On April 1, big announcements tend to be taken with a smidgen of salt. This, however, was no prank. On the east coast, in a small village called Gadimoga in Andhra Pradesh, an event that seems set to propel India into the big league in terms of energy security was beginning to play out. Mukesh Ambani’s Reliance Industries Ltd. (RIL) was ready to supply natural gas from its gas discoveries— called Dhirubhai 1 and Dhirubhai 3—in the KG-D6 block in the Krishna-Godavari basin.
Whilst RIL’s gas will doubtless change the economics for many sectors that so far have had to rely on more expensive feedstock, one industry that’s set for a structural shift is fertilisers—more specifically the urea producers— which will be the first beneficiary of the gas. The benefits include: An ability to use working capital more efficiently, higher capacity utilisation, a more environment-friendly method of production and an opportunity to finally pursue growth, thanks to larger cash flows.
To start with, the government, too, will benefit. Here’s how: So far most of the urea producers have been using gas and other feedstock like naphtha or liquefied natural gas (LNG), the latter two being more expensive feedstock, by some 50 per cent.
“Because of an acute shortage of natural gas, many gas-based fertiliser plants are forced to use costlier feedstock like re-gassified liquefied natural gas or naphtha. This in turn increases the subsidy burden on the government,” says P.M.S. Prasad, President & CEO (Petroleum), RIL.
The actual cost of natural gas from the KG basin will be between $5.5 and $6.5 per million British thermal unit (mBtu), depending on how far the gas is transported— the fixed cost is $4.2 (mBtu). In comparison, the cost of naphtha or LNG is between $8 and $10 (mBtu) and this had gone up as high as $20 when crude prices were over $100 a barrel. The upshot: A saving in terms of government subsidies. Petroleum Secretary R.S. Pandey says gas sales by RIL to fertiliser firms will help reduce the cost of fertiliser subsidies by up to Rs 3,000 crore.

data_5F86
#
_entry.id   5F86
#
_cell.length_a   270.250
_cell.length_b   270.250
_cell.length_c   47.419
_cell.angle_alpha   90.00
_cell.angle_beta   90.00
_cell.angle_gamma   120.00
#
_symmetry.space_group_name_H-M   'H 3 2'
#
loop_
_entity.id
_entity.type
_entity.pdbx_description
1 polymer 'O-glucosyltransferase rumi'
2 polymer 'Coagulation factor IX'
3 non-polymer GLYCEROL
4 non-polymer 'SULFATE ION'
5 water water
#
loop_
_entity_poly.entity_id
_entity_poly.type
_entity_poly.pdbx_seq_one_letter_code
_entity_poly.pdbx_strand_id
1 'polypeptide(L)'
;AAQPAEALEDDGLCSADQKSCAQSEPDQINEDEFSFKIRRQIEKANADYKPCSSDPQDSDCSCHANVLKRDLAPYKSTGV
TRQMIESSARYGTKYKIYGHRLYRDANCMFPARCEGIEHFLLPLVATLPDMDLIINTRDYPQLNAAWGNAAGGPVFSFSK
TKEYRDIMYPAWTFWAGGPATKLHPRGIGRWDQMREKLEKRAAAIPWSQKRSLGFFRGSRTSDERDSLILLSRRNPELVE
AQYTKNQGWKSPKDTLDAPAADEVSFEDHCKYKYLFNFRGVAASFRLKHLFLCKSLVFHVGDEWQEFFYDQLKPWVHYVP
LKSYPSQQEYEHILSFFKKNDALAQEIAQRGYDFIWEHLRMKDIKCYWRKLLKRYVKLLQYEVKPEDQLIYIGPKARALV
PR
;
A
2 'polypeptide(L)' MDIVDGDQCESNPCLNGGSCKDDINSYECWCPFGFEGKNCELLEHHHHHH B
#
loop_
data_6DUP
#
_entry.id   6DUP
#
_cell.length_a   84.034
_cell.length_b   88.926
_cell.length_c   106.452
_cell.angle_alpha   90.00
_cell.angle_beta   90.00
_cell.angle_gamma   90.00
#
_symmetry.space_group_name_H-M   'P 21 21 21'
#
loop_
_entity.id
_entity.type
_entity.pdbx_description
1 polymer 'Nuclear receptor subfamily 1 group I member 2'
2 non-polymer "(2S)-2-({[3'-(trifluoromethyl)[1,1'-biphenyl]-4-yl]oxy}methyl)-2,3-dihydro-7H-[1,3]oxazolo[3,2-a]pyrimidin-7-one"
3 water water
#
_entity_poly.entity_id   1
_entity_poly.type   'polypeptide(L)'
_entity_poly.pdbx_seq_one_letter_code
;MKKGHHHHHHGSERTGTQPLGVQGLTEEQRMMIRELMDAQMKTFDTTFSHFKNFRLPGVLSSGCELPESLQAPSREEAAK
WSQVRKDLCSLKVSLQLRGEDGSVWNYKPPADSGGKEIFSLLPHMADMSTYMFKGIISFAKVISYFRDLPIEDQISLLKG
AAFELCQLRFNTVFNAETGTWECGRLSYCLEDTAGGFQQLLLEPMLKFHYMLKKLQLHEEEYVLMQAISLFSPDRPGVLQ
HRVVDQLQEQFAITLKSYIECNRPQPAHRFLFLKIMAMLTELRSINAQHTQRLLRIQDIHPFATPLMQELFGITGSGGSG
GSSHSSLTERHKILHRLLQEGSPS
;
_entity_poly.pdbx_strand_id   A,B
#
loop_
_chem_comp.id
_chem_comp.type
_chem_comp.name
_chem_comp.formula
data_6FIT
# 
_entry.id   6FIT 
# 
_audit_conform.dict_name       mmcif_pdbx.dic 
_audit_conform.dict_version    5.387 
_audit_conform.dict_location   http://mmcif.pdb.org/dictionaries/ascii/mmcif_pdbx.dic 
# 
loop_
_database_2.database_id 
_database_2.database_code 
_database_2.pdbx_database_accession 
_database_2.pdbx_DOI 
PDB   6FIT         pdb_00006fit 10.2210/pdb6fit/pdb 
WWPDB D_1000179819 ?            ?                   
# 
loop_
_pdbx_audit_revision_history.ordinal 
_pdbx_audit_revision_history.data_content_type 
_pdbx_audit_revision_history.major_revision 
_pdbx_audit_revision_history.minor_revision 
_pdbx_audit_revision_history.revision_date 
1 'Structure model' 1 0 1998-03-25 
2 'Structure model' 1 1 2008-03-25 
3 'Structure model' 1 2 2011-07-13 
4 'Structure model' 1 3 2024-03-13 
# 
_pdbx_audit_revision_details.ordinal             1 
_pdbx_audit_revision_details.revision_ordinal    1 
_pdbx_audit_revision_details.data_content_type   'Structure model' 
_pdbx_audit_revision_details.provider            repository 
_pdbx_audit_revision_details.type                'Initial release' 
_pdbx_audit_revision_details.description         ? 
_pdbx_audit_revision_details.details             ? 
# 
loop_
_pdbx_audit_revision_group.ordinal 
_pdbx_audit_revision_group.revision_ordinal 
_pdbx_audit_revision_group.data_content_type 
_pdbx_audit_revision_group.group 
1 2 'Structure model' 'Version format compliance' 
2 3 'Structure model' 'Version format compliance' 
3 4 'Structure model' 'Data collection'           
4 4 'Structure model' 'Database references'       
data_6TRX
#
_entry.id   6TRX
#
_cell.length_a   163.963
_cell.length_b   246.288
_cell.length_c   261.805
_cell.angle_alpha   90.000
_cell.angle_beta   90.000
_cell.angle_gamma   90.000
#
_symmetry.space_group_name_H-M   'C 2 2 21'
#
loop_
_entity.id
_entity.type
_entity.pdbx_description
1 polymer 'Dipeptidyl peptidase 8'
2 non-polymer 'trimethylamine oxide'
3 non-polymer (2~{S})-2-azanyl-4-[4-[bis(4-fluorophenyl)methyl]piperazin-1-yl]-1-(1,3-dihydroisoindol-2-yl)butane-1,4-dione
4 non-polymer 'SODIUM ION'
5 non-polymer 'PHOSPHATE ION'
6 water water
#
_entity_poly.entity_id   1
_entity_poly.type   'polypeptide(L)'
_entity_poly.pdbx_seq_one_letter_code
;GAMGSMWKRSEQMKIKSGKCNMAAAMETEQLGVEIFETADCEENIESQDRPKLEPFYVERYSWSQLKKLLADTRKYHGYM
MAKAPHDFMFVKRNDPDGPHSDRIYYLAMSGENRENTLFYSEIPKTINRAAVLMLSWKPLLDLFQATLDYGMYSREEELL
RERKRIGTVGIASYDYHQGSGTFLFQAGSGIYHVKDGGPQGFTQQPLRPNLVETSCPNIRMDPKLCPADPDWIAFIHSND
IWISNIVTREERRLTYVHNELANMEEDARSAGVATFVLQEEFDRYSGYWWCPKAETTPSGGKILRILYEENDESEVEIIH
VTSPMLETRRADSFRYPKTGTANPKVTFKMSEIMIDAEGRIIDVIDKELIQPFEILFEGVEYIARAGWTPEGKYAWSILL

Adds Satish Chander, Director General of the Fertiliser Association of India, the apex body for the industry: “A major gainer will be the government due to lower price of the feedstock, as it will have to give fewer subsidies.” An analyst at broking firm IDFC-SSKI Securities says: “With the government directive to all naphtha-based plants to convert to natural gas by financial year 2010, we expect the steep fall in naphtha requirement to yield savings on crude imports and lower the government’s subsidy bill.”
Along with the government, the fertiliser companies, too, stand to benefit. Officials at fertiliser companies say they will be in a position to save on their working capital and improve their financial efficiency. U.S. Jha, Chairman & Managing Director of the stateowned Rashtriya Chemicals & Fertilizers (RCF), says the public sector company will be able to save Rs 800 crore of annual subsidy.
Benefits of gas for the fertiliser industry.
- Cheaper than other feedstock like naphtha by around 50 per cent
- Govt to save around Rs 2,000-3,000 crore* of subsidy from domestic urea
- Lower subsidy for industry helps in better financial engineering
- Additional 2 million tonnes of urea production planned from brown field expansions
- Higher productivity from fertiliser plants due to single feedstock
* Approximate. Will change depending on the other feedstock prices